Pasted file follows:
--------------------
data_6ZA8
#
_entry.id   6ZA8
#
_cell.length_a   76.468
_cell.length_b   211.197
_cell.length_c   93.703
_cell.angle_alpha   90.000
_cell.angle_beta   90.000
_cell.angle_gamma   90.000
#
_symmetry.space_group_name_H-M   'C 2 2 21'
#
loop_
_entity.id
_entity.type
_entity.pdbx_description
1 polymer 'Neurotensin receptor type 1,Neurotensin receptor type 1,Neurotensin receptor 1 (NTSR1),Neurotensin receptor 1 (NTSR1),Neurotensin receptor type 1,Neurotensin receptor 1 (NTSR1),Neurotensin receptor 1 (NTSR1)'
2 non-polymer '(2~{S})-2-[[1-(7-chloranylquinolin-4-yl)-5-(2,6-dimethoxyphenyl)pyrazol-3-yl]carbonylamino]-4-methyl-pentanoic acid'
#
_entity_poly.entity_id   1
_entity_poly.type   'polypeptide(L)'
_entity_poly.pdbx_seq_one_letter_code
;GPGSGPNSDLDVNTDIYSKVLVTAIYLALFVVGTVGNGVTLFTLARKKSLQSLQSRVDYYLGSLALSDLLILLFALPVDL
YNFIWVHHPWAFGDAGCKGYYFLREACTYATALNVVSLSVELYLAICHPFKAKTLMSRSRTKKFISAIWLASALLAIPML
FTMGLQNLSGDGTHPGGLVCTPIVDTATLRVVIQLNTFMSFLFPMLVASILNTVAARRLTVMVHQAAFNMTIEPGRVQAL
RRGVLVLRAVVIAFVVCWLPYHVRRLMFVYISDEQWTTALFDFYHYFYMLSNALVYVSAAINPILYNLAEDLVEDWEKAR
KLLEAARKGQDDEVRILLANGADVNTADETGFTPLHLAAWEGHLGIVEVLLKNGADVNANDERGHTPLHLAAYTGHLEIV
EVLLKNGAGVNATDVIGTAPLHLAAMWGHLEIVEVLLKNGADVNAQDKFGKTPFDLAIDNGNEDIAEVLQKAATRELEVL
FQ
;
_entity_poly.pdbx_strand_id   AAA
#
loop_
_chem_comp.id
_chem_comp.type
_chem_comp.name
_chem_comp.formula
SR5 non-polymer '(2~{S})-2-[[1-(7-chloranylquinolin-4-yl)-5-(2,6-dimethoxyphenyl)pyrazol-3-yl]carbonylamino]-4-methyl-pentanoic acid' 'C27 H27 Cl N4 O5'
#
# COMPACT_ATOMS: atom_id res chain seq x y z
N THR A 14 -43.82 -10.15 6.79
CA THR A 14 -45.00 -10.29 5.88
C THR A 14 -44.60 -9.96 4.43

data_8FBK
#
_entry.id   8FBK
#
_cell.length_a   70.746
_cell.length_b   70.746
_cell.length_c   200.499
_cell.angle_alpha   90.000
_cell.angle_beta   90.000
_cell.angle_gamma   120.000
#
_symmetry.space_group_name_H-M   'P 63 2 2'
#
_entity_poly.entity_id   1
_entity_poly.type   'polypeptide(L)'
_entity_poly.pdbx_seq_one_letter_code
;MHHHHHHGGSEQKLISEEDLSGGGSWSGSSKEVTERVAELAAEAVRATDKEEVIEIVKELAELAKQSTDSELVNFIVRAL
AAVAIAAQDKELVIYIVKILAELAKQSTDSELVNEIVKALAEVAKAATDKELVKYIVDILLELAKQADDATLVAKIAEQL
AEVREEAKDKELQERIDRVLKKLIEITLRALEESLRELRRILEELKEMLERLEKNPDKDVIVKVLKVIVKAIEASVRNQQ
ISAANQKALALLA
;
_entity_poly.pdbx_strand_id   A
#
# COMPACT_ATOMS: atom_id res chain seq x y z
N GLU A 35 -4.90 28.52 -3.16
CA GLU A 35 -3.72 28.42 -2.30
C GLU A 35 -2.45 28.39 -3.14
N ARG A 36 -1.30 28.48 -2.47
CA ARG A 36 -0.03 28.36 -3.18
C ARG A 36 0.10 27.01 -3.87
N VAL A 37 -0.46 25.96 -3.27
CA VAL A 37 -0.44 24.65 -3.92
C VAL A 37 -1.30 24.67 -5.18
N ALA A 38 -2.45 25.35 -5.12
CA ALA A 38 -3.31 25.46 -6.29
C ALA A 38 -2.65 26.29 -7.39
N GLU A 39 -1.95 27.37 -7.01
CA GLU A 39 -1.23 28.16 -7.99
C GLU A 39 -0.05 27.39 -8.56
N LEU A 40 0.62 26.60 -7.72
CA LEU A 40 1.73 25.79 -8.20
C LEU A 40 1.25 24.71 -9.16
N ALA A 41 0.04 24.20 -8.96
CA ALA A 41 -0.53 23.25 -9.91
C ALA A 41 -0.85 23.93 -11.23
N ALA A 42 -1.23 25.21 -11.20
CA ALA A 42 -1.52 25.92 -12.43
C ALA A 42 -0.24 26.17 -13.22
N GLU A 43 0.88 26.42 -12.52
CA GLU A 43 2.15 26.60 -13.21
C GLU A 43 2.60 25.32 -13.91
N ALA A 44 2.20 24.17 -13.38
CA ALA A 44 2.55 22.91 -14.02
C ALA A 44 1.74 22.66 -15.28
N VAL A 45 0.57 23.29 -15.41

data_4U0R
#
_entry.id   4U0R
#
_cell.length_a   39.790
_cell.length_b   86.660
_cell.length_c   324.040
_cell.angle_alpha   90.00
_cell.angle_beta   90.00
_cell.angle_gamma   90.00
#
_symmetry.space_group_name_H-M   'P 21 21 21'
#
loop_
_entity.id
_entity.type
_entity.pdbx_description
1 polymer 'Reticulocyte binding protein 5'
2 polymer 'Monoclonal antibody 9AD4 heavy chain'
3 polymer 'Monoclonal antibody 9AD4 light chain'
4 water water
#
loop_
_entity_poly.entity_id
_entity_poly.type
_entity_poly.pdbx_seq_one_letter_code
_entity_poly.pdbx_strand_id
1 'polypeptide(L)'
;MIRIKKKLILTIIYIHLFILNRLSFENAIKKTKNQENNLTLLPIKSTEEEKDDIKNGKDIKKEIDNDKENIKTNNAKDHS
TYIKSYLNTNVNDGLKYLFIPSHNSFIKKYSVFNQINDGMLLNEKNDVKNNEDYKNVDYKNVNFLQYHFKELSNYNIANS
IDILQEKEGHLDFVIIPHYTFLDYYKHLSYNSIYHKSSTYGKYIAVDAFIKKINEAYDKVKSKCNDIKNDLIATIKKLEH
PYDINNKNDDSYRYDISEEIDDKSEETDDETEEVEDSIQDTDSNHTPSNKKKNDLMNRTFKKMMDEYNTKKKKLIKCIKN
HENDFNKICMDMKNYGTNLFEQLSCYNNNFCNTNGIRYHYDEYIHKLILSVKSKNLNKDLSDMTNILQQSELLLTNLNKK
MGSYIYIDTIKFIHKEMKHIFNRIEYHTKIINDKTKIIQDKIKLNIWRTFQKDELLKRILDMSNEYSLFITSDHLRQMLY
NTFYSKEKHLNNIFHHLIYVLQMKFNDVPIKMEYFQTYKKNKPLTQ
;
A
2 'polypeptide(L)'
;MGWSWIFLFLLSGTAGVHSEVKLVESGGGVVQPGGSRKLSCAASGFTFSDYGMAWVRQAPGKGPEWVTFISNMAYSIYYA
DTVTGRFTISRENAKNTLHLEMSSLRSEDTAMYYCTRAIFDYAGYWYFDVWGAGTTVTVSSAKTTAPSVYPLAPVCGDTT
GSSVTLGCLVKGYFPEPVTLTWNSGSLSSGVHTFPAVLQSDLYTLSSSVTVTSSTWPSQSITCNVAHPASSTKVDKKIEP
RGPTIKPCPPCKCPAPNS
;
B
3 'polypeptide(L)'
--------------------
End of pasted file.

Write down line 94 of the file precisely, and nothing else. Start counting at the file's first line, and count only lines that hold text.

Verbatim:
CA GLU A 43 2.15 26.60 -13.21